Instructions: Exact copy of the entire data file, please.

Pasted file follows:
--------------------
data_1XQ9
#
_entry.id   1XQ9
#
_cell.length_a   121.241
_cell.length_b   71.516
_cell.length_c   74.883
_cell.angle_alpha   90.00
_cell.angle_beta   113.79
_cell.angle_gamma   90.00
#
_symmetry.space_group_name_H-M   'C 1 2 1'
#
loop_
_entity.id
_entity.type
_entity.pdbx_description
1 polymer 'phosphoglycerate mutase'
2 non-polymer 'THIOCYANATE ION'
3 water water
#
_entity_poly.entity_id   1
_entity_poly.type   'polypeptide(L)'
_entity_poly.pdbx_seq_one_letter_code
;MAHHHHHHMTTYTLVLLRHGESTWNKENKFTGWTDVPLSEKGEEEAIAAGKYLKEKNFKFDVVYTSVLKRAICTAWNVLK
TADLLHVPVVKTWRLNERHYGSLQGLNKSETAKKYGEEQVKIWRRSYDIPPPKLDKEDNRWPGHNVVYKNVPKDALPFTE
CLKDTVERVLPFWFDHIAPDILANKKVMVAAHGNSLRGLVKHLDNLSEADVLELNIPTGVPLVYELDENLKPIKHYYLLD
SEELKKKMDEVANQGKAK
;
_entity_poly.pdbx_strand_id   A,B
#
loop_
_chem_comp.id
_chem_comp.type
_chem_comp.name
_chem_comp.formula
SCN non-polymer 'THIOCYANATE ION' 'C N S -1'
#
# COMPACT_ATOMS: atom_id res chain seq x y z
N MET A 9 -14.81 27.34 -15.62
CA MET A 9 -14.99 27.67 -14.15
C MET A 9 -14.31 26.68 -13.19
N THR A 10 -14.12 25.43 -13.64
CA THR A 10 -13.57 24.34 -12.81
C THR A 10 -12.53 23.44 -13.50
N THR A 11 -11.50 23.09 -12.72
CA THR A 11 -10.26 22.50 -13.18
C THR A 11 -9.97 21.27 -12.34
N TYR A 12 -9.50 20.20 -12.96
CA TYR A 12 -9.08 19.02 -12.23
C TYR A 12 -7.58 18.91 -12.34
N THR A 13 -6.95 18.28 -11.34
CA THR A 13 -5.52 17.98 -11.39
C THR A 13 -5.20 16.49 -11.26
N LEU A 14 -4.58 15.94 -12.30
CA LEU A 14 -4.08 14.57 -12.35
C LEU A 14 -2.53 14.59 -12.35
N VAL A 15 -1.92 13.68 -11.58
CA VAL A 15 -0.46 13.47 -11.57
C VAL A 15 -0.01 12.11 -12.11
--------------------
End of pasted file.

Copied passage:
data_1XQ9
#
_entry.id   1XQ9
#
_cell.length_a   121.241
_cell.length_b   71.516
_cell.length_c   74.883
_cell.angle_alpha   90.00
_cell.angle_beta   113.79
_cell.angle_gamma   90.00
#
_symmetry.space_group_name_H-M   'C 1 2 1'
#
loop_
_entity.id
_entity.type
_entity.pdbx_description
1 polymer 'phosphoglycerate mutase'
2 non-polymer 'THIOCYANATE ION'
3 water water
#
_entity_poly.entity_id   1
_entity_poly.type   'polypeptide(L)'
_entity_poly.pdbx_seq_one_letter_code
;MAHHHHHHMTTYTLVLLRHGESTWNKENKFTGWTDVPLSEKGEEEAIAAGKYLKEKNFKFDVVYTSVLKRAICTAWNVLK
TADLLHVPVVKTWRLNERHYGSLQGLNKSETAKKYGEEQVKIWRRSYDIPPPKLDKEDNRWPGHNVVYKNVPKDALPFTE
CLKDTVERVLPFWFDHIAPDILANKKVMVAAHGNSLRGLVKHLDNLSEADVLELNIPTGVPLVYELDENLKPIKHYYLLD
SEELKKKMDEVANQGKAK
;
_entity_poly.pdbx_strand_id   A,B
#
loop_
_chem_comp.id
_chem_comp.type
_chem_comp.name
_chem_comp.formula
SCN non-polymer 'THIOCYANATE ION' 'C N S -1'
#
# COMPACT_ATOMS: atom_id res chain seq x y z
N MET A 9 -14.81 27.34 -15.62
CA MET A 9 -14.99 27.67 -14.15
C MET A 9 -14.31 26.68 -13.19
N THR A 10 -14.12 25.43 -13.64
CA THR A 10 -13.57 24.34 -12.81
C THR A 10 -12.53 23.44 -13.50
N THR A 11 -11.50 23.09 -12.72
CA THR A 11 -10.26 22.50 -13.18
C THR A 11 -9.97 21.27 -12.34
N TYR A 12 -9.50 20.20 -12.96
CA TYR A 12 -9.08 19.02 -12.23
C TYR A 12 -7.58 18.91 -12.34
N THR A 13 -6.95 18.28 -11.34
CA THR A 13 -5.52 17.98 -11.39
C THR A 13 -5.20 16.49 -11.26
N LEU A 14 -4.58 15.94 -12.30
CA LEU A 14 -4.08 14.57 -12.35
C LEU A 14 -2.53 14.59 -12.35
N VAL A 15 -1.92 13.68 -11.58
CA VAL A 15 -0.46 13.47 -11.57
C VAL A 15 -0.01 12.11 -12.11